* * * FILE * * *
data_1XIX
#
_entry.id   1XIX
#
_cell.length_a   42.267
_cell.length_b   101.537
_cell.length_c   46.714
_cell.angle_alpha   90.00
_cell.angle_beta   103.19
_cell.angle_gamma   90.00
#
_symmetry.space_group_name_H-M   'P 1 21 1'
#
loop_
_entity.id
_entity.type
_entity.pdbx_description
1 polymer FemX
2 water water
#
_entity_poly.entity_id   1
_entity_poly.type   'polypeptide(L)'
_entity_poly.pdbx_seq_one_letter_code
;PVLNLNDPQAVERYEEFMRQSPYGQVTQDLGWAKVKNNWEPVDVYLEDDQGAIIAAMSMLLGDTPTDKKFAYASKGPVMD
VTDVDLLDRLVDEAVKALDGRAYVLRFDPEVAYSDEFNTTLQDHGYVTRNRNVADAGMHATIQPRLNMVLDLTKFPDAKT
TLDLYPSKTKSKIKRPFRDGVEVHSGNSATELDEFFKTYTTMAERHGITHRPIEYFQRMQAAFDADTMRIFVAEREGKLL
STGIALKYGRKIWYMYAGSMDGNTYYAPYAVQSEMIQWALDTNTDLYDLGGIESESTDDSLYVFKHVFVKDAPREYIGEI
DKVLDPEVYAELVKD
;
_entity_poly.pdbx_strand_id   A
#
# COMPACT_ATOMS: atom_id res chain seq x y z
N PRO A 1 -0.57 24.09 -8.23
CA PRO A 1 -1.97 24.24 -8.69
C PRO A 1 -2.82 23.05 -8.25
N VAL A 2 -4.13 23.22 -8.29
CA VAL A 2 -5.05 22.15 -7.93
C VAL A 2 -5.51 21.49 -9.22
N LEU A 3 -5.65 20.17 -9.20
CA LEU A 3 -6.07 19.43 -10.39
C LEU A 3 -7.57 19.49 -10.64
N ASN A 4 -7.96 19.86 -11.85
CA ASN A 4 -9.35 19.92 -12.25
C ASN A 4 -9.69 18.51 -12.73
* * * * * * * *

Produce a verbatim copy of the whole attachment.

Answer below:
data_1XIX
#
_entry.id   1XIX
#
_cell.length_a   42.267
_cell.length_b   101.537
_cell.length_c   46.714
_cell.angle_alpha   90.00
_cell.angle_beta   103.19
_cell.angle_gamma   90.00
#
_symmetry.space_group_name_H-M   'P 1 21 1'
#
loop_
_entity.id
_entity.type
_entity.pdbx_description
1 polymer FemX
2 water water
#
_entity_poly.entity_id   1
_entity_poly.type   'polypeptide(L)'
_entity_poly.pdbx_seq_one_letter_code
;PVLNLNDPQAVERYEEFMRQSPYGQVTQDLGWAKVKNNWEPVDVYLEDDQGAIIAAMSMLLGDTPTDKKFAYASKGPVMD
VTDVDLLDRLVDEAVKALDGRAYVLRFDPEVAYSDEFNTTLQDHGYVTRNRNVADAGMHATIQPRLNMVLDLTKFPDAKT
TLDLYPSKTKSKIKRPFRDGVEVHSGNSATELDEFFKTYTTMAERHGITHRPIEYFQRMQAAFDADTMRIFVAEREGKLL
STGIALKYGRKIWYMYAGSMDGNTYYAPYAVQSEMIQWALDTNTDLYDLGGIESESTDDSLYVFKHVFVKDAPREYIGEI
DKVLDPEVYAELVKD
;
_entity_poly.pdbx_strand_id   A
#
# COMPACT_ATOMS: atom_id res chain seq x y z
N PRO A 1 -0.57 24.09 -8.23
CA PRO A 1 -1.97 24.24 -8.69
C PRO A 1 -2.82 23.05 -8.25
N VAL A 2 -4.13 23.22 -8.29
CA VAL A 2 -5.05 22.15 -7.93
C VAL A 2 -5.51 21.49 -9.22
N LEU A 3 -5.65 20.17 -9.20
CA LEU A 3 -6.07 19.43 -10.39
C LEU A 3 -7.57 19.49 -10.64
N ASN A 4 -7.96 19.86 -11.85
CA ASN A 4 -9.35 19.92 -12.25
C ASN A 4 -9.69 18.51 -12.73